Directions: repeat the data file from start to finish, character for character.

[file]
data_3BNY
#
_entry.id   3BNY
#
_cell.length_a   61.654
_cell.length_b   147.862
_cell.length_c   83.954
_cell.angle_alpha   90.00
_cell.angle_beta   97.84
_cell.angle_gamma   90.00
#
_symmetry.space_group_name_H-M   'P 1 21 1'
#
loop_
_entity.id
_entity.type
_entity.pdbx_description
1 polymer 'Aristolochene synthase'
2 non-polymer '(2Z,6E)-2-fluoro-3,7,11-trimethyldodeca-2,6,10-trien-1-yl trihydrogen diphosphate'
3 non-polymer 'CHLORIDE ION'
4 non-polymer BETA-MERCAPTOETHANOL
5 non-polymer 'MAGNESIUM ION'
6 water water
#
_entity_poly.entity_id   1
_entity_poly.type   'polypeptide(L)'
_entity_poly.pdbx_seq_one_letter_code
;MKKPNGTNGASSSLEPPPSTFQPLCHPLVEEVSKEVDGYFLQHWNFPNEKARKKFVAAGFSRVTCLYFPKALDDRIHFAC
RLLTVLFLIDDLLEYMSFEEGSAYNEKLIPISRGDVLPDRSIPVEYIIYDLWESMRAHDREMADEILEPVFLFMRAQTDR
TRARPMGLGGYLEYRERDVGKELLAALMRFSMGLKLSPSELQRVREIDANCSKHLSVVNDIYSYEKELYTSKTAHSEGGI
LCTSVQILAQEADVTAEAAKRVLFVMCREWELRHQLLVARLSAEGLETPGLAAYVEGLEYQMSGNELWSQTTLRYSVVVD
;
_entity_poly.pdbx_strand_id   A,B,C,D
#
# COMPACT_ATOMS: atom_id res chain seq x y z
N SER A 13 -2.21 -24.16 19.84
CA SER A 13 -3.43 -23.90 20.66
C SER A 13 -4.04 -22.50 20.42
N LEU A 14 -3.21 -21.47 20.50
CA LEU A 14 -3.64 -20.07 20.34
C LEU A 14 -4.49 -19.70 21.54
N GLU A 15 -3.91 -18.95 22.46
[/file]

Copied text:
data_3BNY
#
_entry.id   3BNY
#
_cell.length_a   61.654
_cell.length_b   147.862
_cell.length_c   83.954
_cell.angle_alpha   90.00
_cell.angle_beta   97.84
_cell.angle_gamma   90.00
#
_symmetry.space_group_name_H-M   'P 1 21 1'
#
loop_
_entity.id
_entity.type
_entity.pdbx_description
1 polymer 'Aristolochene synthase'
2 non-polymer '(2Z,6E)-2-fluoro-3,7,11-trimethyldodeca-2,6,10-trien-1-yl trihydrogen diphosphate'
3 non-polymer 'CHLORIDE ION'
4 non-polymer BETA-MERCAPTOETHANOL
5 non-polymer 'MAGNESIUM ION'
6 water water
#
_entity_poly.entity_id   1
_entity_poly.type   'polypeptide(L)'
_entity_poly.pdbx_seq_one_letter_code
;MKKPNGTNGASSSLEPPPSTFQPLCHPLVEEVSKEVDGYFLQHWNFPNEKARKKFVAAGFSRVTCLYFPKALDDRIHFAC
RLLTVLFLIDDLLEYMSFEEGSAYNEKLIPISRGDVLPDRSIPVEYIIYDLWESMRAHDREMADEILEPVFLFMRAQTDR
TRARPMGLGGYLEYRERDVGKELLAALMRFSMGLKLSPSELQRVREIDANCSKHLSVVNDIYSYEKELYTSKTAHSEGGI
LCTSVQILAQEADVTAEAAKRVLFVMCREWELRHQLLVARLSAEGLETPGLAAYVEGLEYQMSGNELWSQTTLRYSVVVD
;
_entity_poly.pdbx_strand_id   A,B,C,D
#
# COMPACT_ATOMS: atom_id res chain seq x y z
N SER A 13 -2.21 -24.16 19.84
CA SER A 13 -3.43 -23.90 20.66
C SER A 13 -4.04 -22.50 20.42
N LEU A 14 -3.21 -21.47 20.50
CA LEU A 14 -3.64 -20.07 20.34
C LEU A 14 -4.49 -19.70 21.54
N GLU A 15 -3.91 -18.95 22.46